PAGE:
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Scientists at the Massachusetts Institute of Technology have come up with a way to improve the power output of fuel cells by more than 50 per cent: a better membrane.

The material was developed specifically for direct methanol fuell cells (DMFCs) and sits between the cell's two electrodes. It prevents current flowing directly through the cell but also allows hydrogen nuclei - protons, essentially - to pass from the positive electrode to the negative, where they help complete the cell's energy-producing chemical reaction.

Most DMFCs use a membrane material called Nafion - it's a sulfonated tetrafluorethylene copolymer, chemistry buffs - but MIT said this isn't up to snuff: it allows tiny amounts of the methanol fuel to pass through, reducing the potential energy output of the cell.

MIT fuell cell membrane

MIT's membrane: better fuel cells ahoy!

MIT's approach: block Nafion's pores. They coated the substance with a newly developed film - details of which the Institute is keeping mum about for now - and immediately measure the aforementioned 50 per cent increase in energy output over time. That's a sure sign methanol isn't getting through.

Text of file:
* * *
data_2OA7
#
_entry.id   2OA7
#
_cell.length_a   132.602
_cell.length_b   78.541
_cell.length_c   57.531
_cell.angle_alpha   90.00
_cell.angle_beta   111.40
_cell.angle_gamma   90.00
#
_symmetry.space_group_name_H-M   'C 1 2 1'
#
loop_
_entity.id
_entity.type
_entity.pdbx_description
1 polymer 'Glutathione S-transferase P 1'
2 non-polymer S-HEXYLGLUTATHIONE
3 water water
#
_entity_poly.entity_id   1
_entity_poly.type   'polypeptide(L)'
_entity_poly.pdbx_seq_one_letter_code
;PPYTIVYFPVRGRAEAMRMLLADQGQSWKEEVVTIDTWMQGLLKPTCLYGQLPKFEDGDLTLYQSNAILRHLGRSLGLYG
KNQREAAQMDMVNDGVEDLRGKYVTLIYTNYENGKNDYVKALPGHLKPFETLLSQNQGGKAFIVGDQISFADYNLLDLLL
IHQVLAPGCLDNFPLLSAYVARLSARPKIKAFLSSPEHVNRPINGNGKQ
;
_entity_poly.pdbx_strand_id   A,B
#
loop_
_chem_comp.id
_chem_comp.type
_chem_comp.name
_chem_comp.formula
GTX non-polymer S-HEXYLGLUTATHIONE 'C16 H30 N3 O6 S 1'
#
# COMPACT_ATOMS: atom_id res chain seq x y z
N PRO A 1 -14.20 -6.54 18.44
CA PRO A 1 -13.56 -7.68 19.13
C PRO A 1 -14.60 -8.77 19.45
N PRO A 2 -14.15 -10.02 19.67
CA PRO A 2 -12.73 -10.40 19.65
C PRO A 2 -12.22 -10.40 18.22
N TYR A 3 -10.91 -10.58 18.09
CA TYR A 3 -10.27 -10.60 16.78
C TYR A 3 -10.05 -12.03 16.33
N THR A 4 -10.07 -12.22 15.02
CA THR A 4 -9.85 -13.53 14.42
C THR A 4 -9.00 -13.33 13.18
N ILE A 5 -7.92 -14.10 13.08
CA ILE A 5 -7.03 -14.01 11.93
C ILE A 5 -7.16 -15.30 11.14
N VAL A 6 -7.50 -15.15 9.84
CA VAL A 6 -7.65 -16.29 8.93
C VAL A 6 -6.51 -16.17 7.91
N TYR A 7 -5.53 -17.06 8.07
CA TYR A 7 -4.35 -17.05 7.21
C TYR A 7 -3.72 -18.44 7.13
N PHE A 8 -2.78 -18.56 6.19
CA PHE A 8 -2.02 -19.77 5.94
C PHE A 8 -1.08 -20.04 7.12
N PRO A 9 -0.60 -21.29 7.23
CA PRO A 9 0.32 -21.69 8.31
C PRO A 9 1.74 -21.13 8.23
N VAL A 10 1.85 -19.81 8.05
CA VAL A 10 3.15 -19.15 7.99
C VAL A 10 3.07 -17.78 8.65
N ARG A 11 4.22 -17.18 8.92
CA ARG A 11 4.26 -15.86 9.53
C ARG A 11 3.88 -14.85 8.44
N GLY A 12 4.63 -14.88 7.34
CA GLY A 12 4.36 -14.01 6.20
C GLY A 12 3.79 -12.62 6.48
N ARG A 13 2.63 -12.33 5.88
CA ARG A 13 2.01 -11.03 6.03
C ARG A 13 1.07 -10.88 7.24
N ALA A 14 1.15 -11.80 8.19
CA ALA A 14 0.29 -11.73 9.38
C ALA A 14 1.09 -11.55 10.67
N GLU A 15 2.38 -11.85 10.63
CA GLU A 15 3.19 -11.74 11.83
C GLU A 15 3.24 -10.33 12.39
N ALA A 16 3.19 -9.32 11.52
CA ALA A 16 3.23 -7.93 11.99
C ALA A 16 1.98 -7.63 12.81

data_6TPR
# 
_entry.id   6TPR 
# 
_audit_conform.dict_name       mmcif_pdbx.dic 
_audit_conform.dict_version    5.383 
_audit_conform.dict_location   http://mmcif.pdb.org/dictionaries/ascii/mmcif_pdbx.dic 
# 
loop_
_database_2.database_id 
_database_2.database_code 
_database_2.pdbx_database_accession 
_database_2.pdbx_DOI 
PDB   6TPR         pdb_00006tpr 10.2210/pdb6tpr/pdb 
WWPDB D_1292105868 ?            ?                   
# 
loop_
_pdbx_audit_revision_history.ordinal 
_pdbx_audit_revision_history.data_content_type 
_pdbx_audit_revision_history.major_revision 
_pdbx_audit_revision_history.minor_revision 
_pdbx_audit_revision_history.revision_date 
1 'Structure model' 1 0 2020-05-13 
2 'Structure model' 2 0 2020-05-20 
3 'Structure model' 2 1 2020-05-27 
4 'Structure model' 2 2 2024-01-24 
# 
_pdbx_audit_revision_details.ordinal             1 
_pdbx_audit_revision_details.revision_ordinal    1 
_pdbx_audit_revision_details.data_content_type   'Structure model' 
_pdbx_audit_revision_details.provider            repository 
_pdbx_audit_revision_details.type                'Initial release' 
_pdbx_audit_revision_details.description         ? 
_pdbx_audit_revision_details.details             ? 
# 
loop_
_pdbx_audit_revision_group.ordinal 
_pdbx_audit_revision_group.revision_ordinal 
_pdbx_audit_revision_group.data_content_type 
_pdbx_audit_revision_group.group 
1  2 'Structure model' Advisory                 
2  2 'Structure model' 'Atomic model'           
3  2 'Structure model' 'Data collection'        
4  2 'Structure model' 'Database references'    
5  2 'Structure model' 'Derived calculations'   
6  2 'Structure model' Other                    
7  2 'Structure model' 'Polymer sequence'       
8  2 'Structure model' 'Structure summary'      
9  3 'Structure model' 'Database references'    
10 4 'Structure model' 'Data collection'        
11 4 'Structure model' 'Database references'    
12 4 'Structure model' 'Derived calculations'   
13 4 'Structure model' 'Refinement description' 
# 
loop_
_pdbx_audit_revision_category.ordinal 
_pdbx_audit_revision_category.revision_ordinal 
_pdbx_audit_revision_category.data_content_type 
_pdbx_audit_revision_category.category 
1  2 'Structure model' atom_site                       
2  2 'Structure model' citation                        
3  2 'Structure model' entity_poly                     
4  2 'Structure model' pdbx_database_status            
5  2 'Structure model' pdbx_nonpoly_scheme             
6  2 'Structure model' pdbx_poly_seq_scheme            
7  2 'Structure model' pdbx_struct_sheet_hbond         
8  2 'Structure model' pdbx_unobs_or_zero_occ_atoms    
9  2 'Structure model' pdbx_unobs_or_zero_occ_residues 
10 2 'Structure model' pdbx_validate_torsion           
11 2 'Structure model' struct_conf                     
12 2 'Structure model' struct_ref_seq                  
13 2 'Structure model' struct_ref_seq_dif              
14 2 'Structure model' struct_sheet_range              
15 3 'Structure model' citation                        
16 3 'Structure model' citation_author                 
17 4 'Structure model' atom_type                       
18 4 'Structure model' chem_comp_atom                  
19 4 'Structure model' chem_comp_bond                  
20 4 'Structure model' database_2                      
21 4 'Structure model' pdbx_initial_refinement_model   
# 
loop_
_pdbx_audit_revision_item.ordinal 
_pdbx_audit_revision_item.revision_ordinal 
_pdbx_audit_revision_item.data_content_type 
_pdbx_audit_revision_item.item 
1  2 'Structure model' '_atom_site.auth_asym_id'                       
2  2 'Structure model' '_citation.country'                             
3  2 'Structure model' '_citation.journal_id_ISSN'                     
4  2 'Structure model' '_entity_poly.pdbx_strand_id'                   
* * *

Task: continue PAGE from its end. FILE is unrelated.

Developing the film as a membrane in its own right, the team were about to create a new material that, they claim, is two orders of magnitude less permeable to methanol than Nafion but matches that substance's proton conductivity.

The research work continues: the team is examining the material to see whether it's feasible to use as an alternative to Nafion, or works best alongside it.

MIT's discovery comes a week after Sharp boffins announced a new fuel cell structure that delivers the world's highest power density from a DMFC.

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